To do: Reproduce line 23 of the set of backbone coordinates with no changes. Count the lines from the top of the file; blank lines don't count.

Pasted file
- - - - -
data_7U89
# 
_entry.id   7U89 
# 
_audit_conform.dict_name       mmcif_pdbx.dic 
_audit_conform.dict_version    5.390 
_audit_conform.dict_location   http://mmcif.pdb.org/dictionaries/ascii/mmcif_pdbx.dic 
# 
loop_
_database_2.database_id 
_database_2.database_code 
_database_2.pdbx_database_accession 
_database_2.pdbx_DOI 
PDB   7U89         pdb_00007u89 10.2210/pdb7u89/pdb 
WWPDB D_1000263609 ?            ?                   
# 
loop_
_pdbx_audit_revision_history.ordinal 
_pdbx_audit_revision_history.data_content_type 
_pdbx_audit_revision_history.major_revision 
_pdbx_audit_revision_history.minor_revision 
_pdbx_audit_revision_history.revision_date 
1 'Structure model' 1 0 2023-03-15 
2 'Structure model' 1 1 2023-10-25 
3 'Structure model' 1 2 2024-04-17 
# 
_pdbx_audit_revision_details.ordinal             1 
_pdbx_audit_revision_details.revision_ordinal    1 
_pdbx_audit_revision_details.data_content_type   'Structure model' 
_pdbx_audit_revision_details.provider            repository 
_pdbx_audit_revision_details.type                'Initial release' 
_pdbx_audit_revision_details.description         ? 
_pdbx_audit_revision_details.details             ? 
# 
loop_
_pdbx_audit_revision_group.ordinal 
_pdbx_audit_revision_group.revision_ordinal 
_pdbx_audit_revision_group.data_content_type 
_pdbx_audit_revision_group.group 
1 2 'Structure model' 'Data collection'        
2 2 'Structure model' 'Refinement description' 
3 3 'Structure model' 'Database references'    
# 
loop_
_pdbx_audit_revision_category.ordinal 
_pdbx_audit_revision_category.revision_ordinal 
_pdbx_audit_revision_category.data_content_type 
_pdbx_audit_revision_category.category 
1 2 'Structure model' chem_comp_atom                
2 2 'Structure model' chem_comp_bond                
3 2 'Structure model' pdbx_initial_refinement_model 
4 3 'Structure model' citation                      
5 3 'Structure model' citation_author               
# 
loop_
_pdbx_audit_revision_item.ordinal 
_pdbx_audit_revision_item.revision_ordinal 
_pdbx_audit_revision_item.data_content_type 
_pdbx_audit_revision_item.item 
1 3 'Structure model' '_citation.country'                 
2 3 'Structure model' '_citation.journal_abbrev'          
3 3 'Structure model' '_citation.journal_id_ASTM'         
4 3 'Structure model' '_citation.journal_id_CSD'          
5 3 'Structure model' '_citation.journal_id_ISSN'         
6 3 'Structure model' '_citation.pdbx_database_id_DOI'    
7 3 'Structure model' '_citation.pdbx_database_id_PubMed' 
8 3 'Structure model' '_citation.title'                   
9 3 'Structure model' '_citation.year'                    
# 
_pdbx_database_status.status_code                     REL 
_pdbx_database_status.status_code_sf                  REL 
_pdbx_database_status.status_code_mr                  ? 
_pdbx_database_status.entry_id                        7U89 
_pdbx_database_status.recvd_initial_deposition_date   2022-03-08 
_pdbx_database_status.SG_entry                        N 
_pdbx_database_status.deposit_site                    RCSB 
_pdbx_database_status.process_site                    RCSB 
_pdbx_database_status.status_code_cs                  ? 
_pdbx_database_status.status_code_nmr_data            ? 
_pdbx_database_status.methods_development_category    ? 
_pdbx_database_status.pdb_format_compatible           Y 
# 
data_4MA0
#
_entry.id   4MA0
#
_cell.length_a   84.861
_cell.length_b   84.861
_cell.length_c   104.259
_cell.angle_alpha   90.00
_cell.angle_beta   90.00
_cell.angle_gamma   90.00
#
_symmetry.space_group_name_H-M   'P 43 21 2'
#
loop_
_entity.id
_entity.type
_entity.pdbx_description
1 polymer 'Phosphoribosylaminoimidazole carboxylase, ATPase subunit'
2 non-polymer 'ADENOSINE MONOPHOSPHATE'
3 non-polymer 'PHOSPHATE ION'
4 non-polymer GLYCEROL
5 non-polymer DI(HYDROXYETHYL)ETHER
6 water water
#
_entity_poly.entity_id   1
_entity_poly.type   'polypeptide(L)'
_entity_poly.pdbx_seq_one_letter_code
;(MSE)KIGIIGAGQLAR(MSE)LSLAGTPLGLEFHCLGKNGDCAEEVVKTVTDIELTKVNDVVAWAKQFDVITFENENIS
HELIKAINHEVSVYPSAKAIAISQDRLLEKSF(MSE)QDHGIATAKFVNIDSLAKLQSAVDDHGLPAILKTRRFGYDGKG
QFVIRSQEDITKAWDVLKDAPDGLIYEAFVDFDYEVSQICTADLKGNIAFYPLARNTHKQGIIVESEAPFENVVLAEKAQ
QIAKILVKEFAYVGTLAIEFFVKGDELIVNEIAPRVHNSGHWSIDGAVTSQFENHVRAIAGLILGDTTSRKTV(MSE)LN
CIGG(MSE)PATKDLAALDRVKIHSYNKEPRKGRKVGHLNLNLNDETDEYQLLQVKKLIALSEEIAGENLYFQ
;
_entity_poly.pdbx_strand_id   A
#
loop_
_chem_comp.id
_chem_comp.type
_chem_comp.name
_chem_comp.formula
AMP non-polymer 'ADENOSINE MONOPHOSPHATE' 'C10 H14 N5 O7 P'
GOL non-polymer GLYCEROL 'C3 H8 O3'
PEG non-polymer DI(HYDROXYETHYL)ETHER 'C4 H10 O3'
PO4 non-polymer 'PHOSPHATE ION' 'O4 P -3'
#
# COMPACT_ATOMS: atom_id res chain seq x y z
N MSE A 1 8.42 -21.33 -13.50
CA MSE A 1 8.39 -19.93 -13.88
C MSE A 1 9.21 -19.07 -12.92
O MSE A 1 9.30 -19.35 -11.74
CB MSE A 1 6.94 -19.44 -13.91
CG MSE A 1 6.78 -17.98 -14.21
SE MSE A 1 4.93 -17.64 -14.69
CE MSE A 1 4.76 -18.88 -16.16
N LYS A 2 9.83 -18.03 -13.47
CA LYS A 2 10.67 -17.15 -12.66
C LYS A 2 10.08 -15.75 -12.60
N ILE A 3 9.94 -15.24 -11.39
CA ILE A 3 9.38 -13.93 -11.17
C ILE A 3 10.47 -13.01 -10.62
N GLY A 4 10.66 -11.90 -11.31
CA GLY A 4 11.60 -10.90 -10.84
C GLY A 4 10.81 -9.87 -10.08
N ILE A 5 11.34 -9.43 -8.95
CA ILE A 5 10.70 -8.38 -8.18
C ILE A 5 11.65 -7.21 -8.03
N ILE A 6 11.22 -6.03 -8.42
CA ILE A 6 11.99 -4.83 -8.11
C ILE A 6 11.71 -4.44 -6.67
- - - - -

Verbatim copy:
1 'Structure model' 1 0 2023-03-15 